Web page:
Education is difficult enough without worrying about money. Add a mental illness and life can become overwhelming. One way to help deal with that problem is to alleviate financial stress. Both grants and loans are available for persons suffering from a mental illness. Grants, however, do not need to be paid back. There are many grants specifically designed to help students with mental disabilities who are enrolled in everything from technical school to graduate school.
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Lily Reintegration Scholarship
One of the most popular scholarships on the Internet, the Lily Reintegration scholarship, is solely for students, "with schizophrenia, schizophreniform, schizoaffective disorder, or bipolar disorder...(who are) currently receiving medical treatment..." and are making an effort to be well. According to the guidelines, this is demonstrated by, "clubhouse membership, part-time work, volunteer efforts or school enrolment." A large variety of academic programs can be supported by the Lilly Reintegration Scholarship, from high school equivalency programs to graduate degrees. (See website at reintegration.com/resources/scholarships/apply.asp).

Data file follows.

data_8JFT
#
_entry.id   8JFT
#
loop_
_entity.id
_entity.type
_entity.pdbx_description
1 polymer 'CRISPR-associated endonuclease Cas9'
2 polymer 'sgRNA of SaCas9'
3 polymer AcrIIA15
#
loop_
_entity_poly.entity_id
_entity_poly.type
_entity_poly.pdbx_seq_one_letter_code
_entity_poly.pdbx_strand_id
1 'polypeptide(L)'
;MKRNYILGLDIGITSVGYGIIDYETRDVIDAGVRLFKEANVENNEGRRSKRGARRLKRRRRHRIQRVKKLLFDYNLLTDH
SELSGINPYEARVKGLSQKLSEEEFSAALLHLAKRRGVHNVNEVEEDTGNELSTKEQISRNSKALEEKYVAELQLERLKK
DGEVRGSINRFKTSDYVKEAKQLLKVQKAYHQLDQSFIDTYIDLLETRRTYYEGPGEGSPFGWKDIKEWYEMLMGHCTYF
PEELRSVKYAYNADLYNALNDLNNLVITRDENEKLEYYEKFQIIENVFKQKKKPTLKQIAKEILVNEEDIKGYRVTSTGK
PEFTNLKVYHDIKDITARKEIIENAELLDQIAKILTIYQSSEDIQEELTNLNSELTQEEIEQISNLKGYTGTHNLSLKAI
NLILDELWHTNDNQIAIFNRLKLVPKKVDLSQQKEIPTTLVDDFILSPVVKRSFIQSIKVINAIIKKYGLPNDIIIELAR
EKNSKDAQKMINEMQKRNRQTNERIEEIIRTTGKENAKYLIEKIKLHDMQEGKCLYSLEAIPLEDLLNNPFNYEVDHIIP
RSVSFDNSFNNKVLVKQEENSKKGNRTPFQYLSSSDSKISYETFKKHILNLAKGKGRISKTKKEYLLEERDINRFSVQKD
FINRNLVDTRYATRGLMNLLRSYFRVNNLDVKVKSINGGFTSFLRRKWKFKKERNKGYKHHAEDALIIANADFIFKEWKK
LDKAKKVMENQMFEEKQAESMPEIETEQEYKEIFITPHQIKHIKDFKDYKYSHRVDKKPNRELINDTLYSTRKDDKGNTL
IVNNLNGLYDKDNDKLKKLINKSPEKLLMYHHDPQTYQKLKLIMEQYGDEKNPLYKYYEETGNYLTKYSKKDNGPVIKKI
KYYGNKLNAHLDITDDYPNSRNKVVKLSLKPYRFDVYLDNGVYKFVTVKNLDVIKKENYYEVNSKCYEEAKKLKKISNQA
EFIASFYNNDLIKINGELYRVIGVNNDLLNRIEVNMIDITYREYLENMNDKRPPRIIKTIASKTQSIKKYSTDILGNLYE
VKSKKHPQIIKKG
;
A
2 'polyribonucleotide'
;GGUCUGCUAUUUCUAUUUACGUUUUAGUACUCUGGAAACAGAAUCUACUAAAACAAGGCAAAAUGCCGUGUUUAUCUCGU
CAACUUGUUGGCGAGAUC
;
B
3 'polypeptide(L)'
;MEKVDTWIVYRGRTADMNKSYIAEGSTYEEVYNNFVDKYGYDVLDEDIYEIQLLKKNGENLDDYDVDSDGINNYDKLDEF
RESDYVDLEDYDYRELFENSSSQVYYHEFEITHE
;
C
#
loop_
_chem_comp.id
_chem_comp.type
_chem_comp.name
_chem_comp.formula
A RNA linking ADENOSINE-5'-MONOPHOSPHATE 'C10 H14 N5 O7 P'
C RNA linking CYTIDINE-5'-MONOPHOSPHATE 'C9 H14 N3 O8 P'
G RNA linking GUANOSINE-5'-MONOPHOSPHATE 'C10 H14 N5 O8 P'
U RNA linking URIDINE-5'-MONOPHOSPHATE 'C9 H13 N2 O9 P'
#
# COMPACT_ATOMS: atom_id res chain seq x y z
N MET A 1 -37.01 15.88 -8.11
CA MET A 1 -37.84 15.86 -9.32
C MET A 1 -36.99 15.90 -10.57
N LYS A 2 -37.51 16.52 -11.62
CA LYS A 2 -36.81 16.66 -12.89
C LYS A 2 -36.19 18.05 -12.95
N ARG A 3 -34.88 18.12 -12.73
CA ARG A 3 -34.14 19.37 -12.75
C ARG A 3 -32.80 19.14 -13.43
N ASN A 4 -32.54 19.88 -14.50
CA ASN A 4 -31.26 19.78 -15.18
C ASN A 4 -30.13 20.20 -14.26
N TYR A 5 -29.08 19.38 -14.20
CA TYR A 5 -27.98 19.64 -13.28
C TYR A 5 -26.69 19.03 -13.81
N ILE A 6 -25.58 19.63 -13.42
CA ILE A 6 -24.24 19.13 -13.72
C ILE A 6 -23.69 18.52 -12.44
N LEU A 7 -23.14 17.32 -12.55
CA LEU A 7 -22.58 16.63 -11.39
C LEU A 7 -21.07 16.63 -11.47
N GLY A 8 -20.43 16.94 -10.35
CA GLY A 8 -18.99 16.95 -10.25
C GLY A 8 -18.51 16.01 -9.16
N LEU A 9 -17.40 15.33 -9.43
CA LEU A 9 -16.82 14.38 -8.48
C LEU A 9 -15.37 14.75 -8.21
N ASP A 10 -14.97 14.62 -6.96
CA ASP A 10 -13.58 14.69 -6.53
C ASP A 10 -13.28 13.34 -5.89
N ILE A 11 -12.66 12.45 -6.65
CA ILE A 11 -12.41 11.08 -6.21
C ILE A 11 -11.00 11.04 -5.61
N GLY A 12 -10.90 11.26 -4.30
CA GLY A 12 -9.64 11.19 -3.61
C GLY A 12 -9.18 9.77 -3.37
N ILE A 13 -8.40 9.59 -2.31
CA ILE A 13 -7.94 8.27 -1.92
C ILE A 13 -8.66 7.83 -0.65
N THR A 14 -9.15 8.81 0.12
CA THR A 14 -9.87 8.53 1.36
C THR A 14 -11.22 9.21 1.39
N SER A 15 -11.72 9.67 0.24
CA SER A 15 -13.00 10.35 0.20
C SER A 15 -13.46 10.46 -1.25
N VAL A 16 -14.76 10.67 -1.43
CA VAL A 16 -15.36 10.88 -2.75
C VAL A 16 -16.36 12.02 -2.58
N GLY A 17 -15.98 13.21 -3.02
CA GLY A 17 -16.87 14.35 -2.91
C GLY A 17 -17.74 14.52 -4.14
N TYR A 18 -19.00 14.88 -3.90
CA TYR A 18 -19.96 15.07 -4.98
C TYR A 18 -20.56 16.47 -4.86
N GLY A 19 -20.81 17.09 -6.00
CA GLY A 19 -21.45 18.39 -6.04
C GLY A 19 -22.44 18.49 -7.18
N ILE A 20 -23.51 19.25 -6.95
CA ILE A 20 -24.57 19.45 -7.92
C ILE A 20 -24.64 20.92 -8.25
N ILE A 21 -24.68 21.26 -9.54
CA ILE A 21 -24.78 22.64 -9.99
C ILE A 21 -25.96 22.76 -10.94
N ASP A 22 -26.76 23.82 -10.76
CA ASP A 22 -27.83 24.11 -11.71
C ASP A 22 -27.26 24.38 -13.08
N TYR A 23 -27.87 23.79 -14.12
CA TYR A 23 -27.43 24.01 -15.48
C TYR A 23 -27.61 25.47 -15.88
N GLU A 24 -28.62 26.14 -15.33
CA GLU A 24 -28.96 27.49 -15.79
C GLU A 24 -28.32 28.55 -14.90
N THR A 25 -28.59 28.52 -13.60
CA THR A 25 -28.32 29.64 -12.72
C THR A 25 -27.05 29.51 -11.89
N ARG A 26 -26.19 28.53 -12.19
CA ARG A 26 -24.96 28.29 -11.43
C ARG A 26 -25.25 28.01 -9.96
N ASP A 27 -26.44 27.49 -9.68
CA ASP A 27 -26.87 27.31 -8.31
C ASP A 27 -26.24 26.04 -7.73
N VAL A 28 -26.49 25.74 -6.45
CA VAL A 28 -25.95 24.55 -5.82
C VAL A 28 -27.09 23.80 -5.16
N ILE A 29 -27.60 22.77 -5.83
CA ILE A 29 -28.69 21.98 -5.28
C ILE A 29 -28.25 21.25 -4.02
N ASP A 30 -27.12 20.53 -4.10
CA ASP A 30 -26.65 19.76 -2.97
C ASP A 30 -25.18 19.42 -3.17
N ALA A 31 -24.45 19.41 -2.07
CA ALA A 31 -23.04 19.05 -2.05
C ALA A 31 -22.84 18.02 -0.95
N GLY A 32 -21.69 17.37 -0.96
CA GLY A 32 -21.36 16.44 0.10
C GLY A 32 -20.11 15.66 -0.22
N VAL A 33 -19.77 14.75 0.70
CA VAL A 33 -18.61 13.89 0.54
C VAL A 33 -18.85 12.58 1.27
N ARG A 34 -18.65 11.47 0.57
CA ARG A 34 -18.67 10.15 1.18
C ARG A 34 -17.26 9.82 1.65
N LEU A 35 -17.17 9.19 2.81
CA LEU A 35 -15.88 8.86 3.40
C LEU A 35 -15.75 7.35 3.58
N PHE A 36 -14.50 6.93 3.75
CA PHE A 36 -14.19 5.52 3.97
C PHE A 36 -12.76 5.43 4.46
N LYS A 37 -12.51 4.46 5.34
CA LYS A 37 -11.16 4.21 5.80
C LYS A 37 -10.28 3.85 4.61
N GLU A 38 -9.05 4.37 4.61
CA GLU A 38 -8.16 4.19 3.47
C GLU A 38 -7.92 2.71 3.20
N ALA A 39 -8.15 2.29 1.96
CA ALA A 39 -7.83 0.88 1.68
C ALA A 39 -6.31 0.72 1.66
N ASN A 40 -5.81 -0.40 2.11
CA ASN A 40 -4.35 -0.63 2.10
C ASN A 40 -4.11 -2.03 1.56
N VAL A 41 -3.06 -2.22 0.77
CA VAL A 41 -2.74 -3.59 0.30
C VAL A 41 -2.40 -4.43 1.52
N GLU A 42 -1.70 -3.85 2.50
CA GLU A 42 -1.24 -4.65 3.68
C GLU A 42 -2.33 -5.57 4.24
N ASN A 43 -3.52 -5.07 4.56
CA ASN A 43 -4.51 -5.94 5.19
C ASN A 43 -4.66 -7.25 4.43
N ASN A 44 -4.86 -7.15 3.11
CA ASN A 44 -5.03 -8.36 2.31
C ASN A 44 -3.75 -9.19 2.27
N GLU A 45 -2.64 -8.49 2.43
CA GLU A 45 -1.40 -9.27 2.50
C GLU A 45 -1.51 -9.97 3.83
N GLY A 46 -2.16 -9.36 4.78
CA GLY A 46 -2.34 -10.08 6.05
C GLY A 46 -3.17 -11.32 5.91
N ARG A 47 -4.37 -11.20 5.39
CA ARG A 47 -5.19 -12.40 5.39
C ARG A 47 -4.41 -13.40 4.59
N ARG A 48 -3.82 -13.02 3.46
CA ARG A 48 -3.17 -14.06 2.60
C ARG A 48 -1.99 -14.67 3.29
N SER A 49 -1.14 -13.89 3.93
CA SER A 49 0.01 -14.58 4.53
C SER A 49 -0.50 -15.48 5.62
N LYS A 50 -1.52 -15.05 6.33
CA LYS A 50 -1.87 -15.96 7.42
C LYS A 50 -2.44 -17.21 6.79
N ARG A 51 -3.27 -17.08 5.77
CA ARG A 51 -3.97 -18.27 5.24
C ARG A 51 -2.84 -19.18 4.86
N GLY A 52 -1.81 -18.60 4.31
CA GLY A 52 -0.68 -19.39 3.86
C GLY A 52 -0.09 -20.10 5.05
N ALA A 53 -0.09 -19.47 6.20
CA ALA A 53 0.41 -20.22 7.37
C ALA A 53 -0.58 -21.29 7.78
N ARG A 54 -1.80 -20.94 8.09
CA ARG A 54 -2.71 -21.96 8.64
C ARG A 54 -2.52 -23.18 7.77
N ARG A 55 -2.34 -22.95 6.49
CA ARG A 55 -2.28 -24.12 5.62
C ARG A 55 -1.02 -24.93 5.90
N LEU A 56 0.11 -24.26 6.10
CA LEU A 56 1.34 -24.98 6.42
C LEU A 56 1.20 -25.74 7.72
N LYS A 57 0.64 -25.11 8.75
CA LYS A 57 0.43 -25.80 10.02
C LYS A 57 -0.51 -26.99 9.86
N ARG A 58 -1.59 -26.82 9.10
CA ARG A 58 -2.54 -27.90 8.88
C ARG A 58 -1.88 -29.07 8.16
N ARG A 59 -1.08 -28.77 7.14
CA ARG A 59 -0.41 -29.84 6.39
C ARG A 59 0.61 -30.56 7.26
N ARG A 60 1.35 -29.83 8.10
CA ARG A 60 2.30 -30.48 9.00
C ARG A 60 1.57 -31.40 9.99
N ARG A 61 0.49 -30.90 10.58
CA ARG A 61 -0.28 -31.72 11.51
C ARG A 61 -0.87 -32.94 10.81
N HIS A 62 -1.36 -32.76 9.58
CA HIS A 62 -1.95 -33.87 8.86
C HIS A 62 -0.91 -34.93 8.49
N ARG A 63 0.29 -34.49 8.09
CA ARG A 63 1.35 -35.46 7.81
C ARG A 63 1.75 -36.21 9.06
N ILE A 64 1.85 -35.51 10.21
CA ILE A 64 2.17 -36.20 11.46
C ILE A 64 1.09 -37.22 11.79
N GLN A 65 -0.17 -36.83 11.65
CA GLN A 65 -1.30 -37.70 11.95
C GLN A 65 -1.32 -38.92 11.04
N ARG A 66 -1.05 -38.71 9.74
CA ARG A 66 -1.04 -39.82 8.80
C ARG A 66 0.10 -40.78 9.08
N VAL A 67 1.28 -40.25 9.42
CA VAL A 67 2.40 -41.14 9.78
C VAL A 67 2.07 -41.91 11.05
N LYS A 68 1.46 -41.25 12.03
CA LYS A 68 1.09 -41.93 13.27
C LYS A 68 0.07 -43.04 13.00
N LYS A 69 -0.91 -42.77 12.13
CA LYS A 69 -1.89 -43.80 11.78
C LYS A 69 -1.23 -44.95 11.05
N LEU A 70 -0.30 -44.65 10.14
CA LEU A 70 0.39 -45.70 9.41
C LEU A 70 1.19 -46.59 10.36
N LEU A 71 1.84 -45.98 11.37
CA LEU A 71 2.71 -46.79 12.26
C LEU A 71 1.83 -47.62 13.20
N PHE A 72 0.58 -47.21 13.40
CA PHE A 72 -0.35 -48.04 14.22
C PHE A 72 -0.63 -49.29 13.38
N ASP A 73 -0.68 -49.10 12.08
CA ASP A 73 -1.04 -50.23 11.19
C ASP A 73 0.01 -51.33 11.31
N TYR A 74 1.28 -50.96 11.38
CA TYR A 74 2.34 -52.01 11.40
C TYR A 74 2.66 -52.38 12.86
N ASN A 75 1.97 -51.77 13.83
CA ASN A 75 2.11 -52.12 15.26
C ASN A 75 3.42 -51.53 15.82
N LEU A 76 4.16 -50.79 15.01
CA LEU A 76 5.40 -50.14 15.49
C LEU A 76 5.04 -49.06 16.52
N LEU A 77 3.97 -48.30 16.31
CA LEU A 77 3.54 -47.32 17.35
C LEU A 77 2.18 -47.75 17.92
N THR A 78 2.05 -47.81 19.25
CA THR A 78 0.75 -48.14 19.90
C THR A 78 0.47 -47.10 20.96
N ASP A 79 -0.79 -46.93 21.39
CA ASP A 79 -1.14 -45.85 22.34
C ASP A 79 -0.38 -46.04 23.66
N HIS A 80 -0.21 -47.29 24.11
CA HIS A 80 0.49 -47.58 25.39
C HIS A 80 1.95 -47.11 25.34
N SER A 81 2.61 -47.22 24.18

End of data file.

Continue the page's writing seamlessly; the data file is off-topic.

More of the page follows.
The Charles A. Olayinka Scholarship was established to help, "those diagnosed with bipolar disorder achieve their ultimate academic goals.... to help raise public awareness of how negative stereotypes affect the mentally ill." The theory is that testifying about their disabilities will help those with severe depression manage their illness effectively and, " give others living with the disease the impetus to climb out of the downward spiral of emptiness and despair, and deal positively and constructively with their disease, thereby scoring a resounding 'check mate' for mental illness." (peacecharlie.com) (Scholarship is for £650 annually.)
The Bipolar-Lives scholarship judges are looking for "factual, useful info on bipolar disorder, NOT personal stories." Although Bipolar-Lives offers a scholarship for mentally disabled people, Sarah, the creator of the website, bipolar-lives.com, suggests applying for scholarships all over the board, making your decisions based on what interests you. She writes, "Bipolar is just an interesting part of your story that shows you have worked extra hard and know what it is to triumph over adversity!" (http://www.bipolar-lives.com/bipolar-scholarships-entries.html £325 or £487, annually.)
If you speak Spanish and live in Texas, you might be interested in the Hogg Foundation for Mental Health grant. (http://www.hogg.utexas.edu/funding_bilingualscholar.html) While not exclusively for people with mental illness, the scholarship goes to Social Work students, as the Foundation's goal is to have more diversity in the workplace. There is a catch, though. You are required to work in Texas for a period equal to the length of time you received the scholarship. For example, if you received it for two years, you will be required to work in Texas for two years.
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